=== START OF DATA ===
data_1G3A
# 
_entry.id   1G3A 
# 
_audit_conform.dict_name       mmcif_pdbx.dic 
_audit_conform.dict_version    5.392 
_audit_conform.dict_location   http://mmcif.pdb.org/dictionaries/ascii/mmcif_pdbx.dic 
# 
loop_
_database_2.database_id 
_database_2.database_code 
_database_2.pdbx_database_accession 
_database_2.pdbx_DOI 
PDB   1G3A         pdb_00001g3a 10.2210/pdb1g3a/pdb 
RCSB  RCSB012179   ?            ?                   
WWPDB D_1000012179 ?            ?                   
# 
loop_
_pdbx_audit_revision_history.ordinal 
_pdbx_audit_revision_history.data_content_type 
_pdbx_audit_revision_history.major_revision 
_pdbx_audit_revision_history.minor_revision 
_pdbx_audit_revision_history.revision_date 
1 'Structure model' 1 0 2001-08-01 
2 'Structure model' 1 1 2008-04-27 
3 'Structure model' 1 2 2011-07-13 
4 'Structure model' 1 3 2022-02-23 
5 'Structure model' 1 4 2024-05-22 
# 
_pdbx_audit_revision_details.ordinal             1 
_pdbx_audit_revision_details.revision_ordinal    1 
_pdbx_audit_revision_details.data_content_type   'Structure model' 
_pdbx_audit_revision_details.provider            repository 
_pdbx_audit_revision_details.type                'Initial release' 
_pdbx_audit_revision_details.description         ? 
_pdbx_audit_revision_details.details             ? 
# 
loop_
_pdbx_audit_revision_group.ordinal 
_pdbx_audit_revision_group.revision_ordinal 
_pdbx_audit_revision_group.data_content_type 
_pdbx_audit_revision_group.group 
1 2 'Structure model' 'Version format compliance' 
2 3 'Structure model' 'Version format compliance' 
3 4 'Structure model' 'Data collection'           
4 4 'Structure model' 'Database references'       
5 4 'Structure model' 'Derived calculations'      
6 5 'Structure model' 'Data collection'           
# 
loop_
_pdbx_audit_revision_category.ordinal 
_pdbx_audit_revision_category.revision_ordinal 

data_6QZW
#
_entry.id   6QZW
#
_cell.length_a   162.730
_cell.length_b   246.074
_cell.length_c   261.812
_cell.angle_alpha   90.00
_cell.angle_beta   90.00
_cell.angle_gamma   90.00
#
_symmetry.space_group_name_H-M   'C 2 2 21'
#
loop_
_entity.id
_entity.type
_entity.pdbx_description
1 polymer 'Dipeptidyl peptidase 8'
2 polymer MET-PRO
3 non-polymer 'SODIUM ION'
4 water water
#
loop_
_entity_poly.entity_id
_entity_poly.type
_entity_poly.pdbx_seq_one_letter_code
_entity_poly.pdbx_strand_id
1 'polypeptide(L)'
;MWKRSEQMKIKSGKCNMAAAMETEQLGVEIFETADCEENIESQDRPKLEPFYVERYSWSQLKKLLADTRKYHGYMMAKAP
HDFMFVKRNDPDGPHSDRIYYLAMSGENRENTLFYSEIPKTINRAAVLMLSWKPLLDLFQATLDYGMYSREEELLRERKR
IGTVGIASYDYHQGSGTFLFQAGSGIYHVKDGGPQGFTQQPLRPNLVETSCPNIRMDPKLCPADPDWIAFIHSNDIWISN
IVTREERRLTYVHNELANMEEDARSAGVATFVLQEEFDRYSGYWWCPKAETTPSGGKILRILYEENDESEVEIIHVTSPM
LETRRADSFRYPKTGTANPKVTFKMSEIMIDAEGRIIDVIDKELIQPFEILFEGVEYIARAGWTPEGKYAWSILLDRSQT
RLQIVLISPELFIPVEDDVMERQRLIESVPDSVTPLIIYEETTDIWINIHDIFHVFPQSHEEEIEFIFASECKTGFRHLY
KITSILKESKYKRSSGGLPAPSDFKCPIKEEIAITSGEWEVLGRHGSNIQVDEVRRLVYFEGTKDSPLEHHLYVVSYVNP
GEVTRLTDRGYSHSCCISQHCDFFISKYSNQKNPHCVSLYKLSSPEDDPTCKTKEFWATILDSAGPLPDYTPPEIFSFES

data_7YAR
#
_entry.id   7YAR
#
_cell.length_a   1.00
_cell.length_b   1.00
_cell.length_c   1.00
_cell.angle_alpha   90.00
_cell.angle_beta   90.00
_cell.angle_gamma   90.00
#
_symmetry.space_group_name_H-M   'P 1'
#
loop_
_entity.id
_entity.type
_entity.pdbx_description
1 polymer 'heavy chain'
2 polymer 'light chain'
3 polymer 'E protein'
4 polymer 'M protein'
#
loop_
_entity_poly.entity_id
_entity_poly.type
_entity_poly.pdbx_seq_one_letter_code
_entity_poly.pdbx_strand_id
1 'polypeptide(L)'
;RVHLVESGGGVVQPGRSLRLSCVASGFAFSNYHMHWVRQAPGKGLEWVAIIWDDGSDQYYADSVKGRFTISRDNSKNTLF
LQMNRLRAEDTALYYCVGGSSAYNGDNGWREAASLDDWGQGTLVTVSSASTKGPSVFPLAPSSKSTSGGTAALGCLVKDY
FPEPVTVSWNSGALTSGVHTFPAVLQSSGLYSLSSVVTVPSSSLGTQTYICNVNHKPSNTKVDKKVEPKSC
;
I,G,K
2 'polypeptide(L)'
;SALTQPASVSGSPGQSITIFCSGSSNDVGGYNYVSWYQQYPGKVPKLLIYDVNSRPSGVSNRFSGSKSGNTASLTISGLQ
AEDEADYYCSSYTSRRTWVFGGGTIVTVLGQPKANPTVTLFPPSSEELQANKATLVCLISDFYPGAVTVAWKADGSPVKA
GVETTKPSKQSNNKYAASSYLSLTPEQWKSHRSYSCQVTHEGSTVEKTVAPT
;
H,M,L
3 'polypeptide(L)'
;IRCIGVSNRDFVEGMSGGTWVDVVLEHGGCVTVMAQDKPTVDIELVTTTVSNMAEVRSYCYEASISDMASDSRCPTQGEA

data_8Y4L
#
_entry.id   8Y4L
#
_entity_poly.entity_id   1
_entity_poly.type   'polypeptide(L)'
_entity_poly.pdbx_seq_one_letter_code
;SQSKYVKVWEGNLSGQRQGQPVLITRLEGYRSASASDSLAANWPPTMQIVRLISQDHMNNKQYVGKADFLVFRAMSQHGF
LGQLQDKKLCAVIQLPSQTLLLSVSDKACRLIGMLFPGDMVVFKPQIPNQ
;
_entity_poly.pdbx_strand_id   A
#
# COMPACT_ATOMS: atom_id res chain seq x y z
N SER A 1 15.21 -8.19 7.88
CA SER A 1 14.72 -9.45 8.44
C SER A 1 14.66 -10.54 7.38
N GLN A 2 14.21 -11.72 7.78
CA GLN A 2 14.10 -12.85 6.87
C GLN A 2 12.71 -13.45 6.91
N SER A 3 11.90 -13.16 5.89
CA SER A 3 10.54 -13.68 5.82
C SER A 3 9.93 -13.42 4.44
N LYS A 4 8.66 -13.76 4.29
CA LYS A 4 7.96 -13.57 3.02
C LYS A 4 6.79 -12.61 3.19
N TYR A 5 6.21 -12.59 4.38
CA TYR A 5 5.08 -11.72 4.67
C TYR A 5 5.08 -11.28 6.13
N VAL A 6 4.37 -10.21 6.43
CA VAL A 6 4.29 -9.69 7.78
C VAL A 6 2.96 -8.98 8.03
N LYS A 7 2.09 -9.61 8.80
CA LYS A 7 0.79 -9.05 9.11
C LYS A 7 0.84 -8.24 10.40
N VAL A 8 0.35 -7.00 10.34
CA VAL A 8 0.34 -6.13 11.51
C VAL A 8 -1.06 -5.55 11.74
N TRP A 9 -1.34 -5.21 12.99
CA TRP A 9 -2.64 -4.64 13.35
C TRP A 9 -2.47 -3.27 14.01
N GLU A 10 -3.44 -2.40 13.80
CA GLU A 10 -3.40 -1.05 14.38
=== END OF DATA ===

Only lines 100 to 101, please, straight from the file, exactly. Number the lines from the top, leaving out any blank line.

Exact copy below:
_symmetry.space_group_name_H-M   'P 1'
#